A Doll's House, Nora's True Identity
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Table of Contents
Role play seems to be the name of the game in Henrik Ibsen’s A Doll’s House. The main characters in the play pretend to be someone whom others would like them to be, instead of being their true selves. The person that stands out the most as a character whose role play is almost impeccable – to the point where it seems she leads two different lives – is Nora. She is Torvald’s loving and childish wife and unknowingly, even to herself, a strong, independent woman. As the play progresses, Nora’s persona shifts from that of the everyday playful, trophy wife, as seen by Torvald and friends, to that of a self-empowering, wilful woman.
Nora’s first impression on the audience is that of an obedient, money-loving, childish wife. In the first act, Nora seems to just want money from her husband Torvald. In the first encounter with Torvald, after showing him what she just bought for their kids, she doesn’t delay herself in asking for money. Even when she is asked what she would like for Christmas, money is her answer. It is impressive how Torvald addresses Nora as she was just a little girl, or even as a pet; “My little lark mustn’t droop her wings like that. What? Is my squirrel in the sulks?”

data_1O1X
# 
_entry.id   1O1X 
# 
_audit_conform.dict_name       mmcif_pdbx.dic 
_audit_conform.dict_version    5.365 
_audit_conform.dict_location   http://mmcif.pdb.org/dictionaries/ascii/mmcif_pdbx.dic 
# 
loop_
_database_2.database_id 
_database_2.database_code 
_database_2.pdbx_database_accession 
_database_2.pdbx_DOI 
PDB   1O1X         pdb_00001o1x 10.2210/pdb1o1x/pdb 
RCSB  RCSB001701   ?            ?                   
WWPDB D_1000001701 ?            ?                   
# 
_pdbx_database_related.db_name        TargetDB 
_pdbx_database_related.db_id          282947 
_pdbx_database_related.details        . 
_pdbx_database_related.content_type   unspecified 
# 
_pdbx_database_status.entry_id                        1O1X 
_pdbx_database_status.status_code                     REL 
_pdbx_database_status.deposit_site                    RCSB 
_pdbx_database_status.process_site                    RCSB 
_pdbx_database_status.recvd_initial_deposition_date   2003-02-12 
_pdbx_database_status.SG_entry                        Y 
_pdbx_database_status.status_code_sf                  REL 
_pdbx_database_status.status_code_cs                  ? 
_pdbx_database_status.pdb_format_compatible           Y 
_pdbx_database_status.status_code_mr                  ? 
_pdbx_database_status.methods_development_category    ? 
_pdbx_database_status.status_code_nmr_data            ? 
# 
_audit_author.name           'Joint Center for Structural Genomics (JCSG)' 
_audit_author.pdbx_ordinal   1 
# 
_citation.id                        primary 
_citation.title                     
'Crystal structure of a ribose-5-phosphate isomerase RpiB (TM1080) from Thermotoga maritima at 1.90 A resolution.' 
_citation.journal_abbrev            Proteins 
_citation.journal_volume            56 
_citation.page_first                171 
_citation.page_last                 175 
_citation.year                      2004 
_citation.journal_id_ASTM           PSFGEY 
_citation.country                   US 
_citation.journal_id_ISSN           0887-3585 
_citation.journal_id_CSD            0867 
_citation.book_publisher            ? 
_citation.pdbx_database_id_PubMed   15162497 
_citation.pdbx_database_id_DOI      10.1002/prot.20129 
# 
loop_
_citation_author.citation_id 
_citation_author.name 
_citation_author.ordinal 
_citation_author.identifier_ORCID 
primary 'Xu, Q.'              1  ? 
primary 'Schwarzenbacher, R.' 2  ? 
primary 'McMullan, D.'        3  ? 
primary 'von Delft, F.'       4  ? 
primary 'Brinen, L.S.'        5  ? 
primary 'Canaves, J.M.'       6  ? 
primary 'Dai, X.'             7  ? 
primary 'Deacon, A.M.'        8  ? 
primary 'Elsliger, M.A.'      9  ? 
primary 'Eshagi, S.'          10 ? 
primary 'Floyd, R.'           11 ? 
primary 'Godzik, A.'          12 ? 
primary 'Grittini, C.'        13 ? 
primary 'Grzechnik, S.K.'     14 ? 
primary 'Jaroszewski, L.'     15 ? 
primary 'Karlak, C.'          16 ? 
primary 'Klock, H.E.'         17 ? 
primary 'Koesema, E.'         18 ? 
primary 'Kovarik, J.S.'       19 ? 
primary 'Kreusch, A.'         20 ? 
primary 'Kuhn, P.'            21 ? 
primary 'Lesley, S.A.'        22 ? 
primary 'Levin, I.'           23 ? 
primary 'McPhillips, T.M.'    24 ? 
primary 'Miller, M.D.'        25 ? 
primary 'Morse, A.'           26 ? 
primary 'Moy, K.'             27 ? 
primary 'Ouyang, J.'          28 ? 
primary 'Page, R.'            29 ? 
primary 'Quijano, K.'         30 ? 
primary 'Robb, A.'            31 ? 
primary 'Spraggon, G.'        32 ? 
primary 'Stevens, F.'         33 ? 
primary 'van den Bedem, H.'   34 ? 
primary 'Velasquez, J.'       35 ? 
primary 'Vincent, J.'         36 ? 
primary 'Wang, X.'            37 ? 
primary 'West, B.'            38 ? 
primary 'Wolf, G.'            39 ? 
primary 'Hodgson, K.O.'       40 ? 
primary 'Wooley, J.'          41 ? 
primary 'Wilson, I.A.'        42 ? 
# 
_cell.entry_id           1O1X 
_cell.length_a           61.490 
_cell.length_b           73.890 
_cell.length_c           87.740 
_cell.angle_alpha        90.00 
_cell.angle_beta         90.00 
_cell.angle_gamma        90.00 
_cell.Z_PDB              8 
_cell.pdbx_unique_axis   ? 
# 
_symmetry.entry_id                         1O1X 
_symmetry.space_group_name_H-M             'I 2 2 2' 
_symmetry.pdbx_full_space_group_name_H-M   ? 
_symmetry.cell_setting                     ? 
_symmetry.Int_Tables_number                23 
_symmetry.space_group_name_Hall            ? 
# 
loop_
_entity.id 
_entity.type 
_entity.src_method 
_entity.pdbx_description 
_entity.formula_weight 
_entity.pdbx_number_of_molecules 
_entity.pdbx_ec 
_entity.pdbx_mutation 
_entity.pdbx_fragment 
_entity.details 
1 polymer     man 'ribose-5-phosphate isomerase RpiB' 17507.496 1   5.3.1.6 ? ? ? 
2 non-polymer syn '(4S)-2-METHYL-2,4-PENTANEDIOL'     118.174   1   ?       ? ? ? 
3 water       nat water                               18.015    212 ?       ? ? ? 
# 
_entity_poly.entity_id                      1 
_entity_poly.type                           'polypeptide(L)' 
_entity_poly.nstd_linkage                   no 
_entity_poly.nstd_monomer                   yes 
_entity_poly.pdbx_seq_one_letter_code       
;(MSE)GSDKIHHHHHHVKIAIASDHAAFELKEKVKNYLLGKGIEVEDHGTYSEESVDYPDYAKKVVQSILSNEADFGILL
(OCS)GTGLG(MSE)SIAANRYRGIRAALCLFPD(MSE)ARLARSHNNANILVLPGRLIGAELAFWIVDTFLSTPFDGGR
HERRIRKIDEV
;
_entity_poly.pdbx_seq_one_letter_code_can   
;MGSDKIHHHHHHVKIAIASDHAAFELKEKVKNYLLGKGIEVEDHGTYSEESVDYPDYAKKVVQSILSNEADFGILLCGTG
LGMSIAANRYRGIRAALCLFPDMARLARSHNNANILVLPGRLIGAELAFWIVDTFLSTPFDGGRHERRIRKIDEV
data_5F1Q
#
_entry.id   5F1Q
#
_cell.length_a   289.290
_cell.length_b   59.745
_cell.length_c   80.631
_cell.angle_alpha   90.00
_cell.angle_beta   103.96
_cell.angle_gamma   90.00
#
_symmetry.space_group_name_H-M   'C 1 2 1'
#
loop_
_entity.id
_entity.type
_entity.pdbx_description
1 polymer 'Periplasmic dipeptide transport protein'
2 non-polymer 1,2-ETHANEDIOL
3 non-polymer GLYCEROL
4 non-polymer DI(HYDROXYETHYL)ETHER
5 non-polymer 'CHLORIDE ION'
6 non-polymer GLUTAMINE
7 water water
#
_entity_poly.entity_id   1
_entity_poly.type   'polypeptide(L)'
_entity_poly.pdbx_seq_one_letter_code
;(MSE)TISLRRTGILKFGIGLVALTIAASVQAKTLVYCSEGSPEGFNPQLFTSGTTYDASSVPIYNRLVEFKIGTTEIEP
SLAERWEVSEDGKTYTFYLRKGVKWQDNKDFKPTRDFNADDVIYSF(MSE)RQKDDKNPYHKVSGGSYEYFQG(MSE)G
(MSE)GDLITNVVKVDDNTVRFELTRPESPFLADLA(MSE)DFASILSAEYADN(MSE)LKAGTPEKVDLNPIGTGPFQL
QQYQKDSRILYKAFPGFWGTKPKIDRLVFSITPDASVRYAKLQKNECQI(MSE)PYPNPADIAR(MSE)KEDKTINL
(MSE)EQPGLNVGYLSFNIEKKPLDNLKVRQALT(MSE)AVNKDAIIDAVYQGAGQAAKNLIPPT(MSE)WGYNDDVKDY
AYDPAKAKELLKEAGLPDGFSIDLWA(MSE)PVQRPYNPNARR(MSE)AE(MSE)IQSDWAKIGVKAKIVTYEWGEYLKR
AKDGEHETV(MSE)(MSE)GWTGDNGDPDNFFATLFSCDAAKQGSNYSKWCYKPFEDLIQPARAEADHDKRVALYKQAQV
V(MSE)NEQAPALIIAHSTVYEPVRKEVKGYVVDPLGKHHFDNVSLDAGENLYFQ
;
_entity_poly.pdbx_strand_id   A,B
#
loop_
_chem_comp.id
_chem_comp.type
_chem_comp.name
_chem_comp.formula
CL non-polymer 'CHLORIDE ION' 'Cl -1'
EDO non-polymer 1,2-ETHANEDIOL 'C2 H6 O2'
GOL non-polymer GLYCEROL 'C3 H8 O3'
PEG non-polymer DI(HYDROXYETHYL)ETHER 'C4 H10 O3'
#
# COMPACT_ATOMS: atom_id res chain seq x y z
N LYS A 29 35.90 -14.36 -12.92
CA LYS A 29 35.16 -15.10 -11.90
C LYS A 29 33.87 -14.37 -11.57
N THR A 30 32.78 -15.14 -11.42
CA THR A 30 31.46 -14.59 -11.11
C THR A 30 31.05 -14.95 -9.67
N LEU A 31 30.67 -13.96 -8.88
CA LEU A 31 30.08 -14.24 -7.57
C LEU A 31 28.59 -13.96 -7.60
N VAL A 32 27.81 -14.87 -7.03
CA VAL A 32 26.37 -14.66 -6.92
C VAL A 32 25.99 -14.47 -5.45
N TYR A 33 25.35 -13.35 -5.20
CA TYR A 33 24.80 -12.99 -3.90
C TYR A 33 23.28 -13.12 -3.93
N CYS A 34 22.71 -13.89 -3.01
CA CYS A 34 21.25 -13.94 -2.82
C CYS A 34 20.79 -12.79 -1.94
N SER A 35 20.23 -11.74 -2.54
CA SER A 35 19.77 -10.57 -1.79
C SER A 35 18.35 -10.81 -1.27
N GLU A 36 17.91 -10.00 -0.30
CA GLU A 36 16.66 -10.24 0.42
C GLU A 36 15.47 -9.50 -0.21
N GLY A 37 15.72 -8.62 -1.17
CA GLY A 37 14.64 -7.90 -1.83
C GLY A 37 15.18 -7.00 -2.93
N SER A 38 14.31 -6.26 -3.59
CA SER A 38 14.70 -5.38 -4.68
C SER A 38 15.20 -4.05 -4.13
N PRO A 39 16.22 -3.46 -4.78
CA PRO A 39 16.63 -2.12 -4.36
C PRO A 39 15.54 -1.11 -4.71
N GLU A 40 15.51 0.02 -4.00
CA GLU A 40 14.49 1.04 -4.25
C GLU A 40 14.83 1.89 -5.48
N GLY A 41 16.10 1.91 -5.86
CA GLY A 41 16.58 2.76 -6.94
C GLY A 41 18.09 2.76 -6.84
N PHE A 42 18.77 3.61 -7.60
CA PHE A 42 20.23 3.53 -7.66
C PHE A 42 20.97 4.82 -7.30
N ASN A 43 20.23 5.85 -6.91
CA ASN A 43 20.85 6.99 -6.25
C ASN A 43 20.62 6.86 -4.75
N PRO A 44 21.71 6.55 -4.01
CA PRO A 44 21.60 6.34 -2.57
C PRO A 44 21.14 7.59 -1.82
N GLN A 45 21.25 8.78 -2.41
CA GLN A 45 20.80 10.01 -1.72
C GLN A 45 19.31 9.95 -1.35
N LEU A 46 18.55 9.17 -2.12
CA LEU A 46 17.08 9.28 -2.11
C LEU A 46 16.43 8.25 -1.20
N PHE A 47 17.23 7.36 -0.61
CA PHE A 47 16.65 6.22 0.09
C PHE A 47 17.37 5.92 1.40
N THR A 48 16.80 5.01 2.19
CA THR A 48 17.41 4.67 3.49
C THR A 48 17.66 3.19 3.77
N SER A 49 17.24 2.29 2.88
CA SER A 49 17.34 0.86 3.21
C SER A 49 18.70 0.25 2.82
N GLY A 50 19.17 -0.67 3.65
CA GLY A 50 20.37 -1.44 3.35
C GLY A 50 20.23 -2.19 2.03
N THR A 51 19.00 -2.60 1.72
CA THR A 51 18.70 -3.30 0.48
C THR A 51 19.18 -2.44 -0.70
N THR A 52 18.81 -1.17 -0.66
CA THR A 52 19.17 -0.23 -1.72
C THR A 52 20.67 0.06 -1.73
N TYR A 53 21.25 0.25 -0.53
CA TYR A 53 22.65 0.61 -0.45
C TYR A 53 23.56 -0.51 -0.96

It seems as if he is talking to a child. And he says this as he is giving her money, thus making their interaction seem akin to that of a grown grandparent giving money to his precious granddaugh...